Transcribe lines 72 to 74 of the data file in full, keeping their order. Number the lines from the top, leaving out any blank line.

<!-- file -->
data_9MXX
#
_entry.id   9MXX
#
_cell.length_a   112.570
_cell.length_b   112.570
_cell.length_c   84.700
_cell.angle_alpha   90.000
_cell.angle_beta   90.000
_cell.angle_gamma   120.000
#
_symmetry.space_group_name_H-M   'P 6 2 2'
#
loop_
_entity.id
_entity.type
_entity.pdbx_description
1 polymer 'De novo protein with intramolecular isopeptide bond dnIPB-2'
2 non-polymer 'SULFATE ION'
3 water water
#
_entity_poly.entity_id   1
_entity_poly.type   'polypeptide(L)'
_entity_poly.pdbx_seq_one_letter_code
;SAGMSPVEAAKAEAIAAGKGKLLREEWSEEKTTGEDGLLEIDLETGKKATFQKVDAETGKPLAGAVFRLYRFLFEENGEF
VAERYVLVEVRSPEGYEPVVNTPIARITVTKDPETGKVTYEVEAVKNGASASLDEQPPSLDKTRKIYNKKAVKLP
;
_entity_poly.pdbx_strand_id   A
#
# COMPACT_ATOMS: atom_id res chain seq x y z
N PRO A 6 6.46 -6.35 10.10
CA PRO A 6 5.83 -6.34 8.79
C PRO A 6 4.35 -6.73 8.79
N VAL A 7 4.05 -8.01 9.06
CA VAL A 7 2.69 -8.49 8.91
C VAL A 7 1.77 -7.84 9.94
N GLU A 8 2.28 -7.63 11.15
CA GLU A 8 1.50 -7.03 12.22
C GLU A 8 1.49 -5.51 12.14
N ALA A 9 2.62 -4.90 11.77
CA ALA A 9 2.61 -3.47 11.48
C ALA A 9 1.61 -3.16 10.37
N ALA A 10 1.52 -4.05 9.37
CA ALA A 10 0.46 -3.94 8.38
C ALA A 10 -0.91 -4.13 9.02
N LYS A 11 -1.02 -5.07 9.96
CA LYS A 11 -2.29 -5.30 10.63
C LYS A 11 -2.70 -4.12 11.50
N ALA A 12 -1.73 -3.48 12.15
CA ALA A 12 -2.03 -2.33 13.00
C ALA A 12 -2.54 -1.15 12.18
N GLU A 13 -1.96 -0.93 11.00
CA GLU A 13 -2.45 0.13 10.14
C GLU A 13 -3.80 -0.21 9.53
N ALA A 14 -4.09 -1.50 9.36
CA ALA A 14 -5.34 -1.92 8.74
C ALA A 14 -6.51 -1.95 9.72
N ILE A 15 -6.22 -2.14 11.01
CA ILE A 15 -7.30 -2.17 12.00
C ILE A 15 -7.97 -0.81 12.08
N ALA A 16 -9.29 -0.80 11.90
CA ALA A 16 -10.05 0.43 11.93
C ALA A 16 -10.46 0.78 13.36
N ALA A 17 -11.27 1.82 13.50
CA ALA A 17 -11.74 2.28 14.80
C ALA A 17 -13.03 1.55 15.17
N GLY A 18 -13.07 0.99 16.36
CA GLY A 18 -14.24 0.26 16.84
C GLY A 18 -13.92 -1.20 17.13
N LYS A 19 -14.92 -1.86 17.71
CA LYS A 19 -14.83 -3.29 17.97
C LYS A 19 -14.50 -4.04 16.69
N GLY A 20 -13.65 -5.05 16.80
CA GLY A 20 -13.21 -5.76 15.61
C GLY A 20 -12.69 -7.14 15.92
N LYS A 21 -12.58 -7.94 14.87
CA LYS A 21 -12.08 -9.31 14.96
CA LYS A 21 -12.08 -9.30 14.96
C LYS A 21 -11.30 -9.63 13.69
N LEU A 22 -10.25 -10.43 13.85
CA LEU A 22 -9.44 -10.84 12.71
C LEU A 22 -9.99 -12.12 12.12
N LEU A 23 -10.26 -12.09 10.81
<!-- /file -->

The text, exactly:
C LYS A 19 -14.50 -4.04 16.69
N GLY A 20 -13.65 -5.05 16.80
CA GLY A 20 -13.21 -5.76 15.61